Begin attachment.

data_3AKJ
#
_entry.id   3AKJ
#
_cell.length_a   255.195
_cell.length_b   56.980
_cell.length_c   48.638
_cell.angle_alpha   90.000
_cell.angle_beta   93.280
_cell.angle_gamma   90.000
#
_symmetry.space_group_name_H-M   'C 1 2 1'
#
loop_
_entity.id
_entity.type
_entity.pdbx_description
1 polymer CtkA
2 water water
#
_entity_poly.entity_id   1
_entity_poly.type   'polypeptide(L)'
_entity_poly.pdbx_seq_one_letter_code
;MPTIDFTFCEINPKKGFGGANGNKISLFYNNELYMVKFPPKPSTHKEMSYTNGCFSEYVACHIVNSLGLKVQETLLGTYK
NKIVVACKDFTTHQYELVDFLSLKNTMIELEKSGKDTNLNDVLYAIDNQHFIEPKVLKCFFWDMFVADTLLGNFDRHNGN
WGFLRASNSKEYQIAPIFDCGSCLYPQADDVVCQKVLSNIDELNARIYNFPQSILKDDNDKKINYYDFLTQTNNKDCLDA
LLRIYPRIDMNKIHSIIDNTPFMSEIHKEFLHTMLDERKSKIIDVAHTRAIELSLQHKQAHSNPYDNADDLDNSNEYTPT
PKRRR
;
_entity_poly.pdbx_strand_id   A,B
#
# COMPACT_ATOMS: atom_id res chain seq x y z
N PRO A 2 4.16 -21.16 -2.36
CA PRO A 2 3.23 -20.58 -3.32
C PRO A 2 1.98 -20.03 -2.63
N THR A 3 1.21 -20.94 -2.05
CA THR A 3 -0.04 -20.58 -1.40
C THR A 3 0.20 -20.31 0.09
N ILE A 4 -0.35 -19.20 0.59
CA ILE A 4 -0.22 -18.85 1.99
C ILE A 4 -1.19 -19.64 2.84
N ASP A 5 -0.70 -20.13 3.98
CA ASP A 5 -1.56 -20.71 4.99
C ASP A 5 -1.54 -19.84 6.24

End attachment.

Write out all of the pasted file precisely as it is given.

data_3AKJ
#
_entry.id   3AKJ
#
_cell.length_a   255.195
_cell.length_b   56.980
_cell.length_c   48.638
_cell.angle_alpha   90.000
_cell.angle_beta   93.280
_cell.angle_gamma   90.000
#
_symmetry.space_group_name_H-M   'C 1 2 1'
#
loop_
_entity.id
_entity.type
_entity.pdbx_description
1 polymer CtkA
2 water water
#
_entity_poly.entity_id   1
_entity_poly.type   'polypeptide(L)'
_entity_poly.pdbx_seq_one_letter_code
;MPTIDFTFCEINPKKGFGGANGNKISLFYNNELYMVKFPPKPSTHKEMSYTNGCFSEYVACHIVNSLGLKVQETLLGTYK
NKIVVACKDFTTHQYELVDFLSLKNTMIELEKSGKDTNLNDVLYAIDNQHFIEPKVLKCFFWDMFVADTLLGNFDRHNGN
WGFLRASNSKEYQIAPIFDCGSCLYPQADDVVCQKVLSNIDELNARIYNFPQSILKDDNDKKINYYDFLTQTNNKDCLDA
LLRIYPRIDMNKIHSIIDNTPFMSEIHKEFLHTMLDERKSKIIDVAHTRAIELSLQHKQAHSNPYDNADDLDNSNEYTPT
PKRRR
;
_entity_poly.pdbx_strand_id   A,B
#
# COMPACT_ATOMS: atom_id res chain seq x y z
N PRO A 2 4.16 -21.16 -2.36
CA PRO A 2 3.23 -20.58 -3.32
C PRO A 2 1.98 -20.03 -2.63
N THR A 3 1.21 -20.94 -2.05
CA THR A 3 -0.04 -20.58 -1.40
C THR A 3 0.20 -20.31 0.09
N ILE A 4 -0.35 -19.20 0.59
CA ILE A 4 -0.22 -18.85 1.99
C ILE A 4 -1.19 -19.64 2.84
N ASP A 5 -0.70 -20.13 3.98
CA ASP A 5 -1.56 -20.71 4.99
C ASP A 5 -1.54 -19.84 6.24